Digital Microscopy as a point of care testing solution

At Access Afya, we are constantly looking for alternative ways to innovate our quality care to the urban poor through new technological solutions. Once we identify a challenge, we seek out different devices or other technologies to affordably and efficiently provide a solution. One such recent challenge is diagnostic testing using microscopy in the informal settlements where we work.

Nairobi’s informal settlements are highly overpopulated with poor water and waste management, causing a very high level of water and sanitation related diseases. Nearly 30% of patients presenting at Access Afya clinics are treated for gastrointestinal infections or diseases such as malaria, which require microscopy for their diagnoses. Unfortunately, including microscopy as part of our facilities’ diagnostic offerings requires physical space for the equipment, upfront capital investment for the machinery, and a dedicated and trained laboratory technician at each site. We initially solved for this by using a simple in-community transport system of samples via motorbikes, commonly known as “boda bodas.” However, as we expand outside of the Nairobi area, it will become ever more necessary to ensure some level of diagnosis can be done at all of our facilities.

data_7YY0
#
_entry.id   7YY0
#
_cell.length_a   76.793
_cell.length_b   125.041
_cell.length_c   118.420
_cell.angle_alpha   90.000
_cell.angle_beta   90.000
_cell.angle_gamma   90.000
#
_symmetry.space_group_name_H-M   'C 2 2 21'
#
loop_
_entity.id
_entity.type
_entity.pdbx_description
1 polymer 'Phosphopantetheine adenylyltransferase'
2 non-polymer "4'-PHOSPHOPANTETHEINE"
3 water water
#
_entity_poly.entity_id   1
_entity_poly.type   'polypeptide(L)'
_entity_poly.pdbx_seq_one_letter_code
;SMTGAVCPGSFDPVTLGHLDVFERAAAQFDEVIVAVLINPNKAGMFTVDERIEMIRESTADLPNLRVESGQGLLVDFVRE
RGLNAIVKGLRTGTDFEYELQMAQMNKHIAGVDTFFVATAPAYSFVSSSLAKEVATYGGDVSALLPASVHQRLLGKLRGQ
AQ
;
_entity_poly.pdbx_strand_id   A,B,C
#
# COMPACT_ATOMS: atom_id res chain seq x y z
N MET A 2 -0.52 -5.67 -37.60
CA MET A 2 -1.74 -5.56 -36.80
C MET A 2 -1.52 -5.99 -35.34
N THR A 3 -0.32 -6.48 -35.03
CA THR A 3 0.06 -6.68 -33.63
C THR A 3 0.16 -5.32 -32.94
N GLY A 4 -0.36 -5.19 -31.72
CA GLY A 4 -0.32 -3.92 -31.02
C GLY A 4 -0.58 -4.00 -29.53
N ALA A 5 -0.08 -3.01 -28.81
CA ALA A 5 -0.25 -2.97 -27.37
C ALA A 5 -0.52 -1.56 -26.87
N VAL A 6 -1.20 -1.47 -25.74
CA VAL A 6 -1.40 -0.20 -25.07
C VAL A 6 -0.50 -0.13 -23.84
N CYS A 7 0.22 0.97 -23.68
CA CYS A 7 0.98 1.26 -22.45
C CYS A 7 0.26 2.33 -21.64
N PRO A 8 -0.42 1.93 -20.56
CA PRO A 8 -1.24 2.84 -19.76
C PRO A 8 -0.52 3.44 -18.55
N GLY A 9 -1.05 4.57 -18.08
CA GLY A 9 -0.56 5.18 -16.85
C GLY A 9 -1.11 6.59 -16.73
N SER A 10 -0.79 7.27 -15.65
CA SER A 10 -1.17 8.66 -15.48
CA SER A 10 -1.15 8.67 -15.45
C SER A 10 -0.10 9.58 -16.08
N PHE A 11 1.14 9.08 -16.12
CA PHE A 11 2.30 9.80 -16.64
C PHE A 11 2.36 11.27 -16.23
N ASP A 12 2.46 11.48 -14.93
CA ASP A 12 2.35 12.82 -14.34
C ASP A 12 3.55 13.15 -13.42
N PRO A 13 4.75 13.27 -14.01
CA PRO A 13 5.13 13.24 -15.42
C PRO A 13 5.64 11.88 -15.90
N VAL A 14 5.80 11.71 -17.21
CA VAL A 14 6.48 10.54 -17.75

This is where digital microscopy enters as a potential point of care (POC) solution. A digital microscope has the same functionality as a compound microscope, with some added benefits – portability, increased user-friendliness, and faster results. To evaluate the effectiveness of a digital microscope against standard light microscopy, we tested the μHandy handheld digital microscope from Aidmics Biotechnology. Though the device’s current design limits its use as a diagnostic tool, digital microscopy overall still has great potential as a POC solution. In fact, a similar device developed by Richard Bowman’s lab at Cambridge University is already being used in the field to detect bacteria in water samples.

In our view, the future for digital microscopy is bright. In the communities where we work, demand for skilled labour in healthcare greatly exceeds the supply; our physical space can be constrained; and capital expenditures need to be sharply managed to ensure affordable care can be provided to our patients. Digital microscopy allows for task shifting to reduce the need for highly skilled labour; the portability removes the space concerns; and the cost can be kept low enough to fit the model needed to serve the urban poor. We see great potential in this technological innovation, and we invite you to read our entire white paper review of this exciting technology here.

Melissa Menke